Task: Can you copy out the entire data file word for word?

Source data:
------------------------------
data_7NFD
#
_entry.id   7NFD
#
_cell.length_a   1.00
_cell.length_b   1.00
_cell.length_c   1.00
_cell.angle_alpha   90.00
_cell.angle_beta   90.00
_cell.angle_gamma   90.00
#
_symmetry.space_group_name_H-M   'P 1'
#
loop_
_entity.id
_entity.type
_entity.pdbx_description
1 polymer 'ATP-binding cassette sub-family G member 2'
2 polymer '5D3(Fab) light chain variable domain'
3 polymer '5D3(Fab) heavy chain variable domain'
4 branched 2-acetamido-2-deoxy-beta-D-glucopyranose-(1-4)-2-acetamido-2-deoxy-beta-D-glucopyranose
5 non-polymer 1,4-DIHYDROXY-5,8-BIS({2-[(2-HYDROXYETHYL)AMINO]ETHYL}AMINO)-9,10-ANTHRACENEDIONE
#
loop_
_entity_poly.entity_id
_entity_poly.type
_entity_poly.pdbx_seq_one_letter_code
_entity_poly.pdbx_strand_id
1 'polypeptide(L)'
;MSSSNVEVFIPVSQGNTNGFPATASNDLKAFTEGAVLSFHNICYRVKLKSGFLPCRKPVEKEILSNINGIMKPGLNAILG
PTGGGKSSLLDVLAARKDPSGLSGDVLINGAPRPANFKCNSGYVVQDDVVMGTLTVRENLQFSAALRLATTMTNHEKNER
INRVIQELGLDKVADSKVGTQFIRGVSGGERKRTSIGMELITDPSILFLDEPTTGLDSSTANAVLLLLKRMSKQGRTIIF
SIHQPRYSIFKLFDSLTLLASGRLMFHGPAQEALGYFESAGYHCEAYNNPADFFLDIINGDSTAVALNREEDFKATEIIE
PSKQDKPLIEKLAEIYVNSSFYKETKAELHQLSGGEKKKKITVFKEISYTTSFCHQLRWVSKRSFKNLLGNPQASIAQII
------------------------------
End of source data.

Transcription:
data_7NFD
#
_entry.id   7NFD
#
_cell.length_a   1.00
_cell.length_b   1.00
_cell.length_c   1.00
_cell.angle_alpha   90.00
_cell.angle_beta   90.00
_cell.angle_gamma   90.00
#
_symmetry.space_group_name_H-M   'P 1'
#
loop_
_entity.id
_entity.type
_entity.pdbx_description
1 polymer 'ATP-binding cassette sub-family G member 2'
2 polymer '5D3(Fab) light chain variable domain'
3 polymer '5D3(Fab) heavy chain variable domain'
4 branched 2-acetamido-2-deoxy-beta-D-glucopyranose-(1-4)-2-acetamido-2-deoxy-beta-D-glucopyranose
5 non-polymer 1,4-DIHYDROXY-5,8-BIS({2-[(2-HYDROXYETHYL)AMINO]ETHYL}AMINO)-9,10-ANTHRACENEDIONE
#
loop_
_entity_poly.entity_id
_entity_poly.type
_entity_poly.pdbx_seq_one_letter_code
_entity_poly.pdbx_strand_id
1 'polypeptide(L)'
;MSSSNVEVFIPVSQGNTNGFPATASNDLKAFTEGAVLSFHNICYRVKLKSGFLPCRKPVEKEILSNINGIMKPGLNAILG
PTGGGKSSLLDVLAARKDPSGLSGDVLINGAPRPANFKCNSGYVVQDDVVMGTLTVRENLQFSAALRLATTMTNHEKNER
INRVIQELGLDKVADSKVGTQFIRGVSGGERKRTSIGMELITDPSILFLDEPTTGLDSSTANAVLLLLKRMSKQGRTIIF
SIHQPRYSIFKLFDSLTLLASGRLMFHGPAQEALGYFESAGYHCEAYNNPADFFLDIINGDSTAVALNREEDFKATEIIE
PSKQDKPLIEKLAEIYVNSSFYKETKAELHQLSGGEKKKKITVFKEISYTTSFCHQLRWVSKRSFKNLLGNPQASIAQII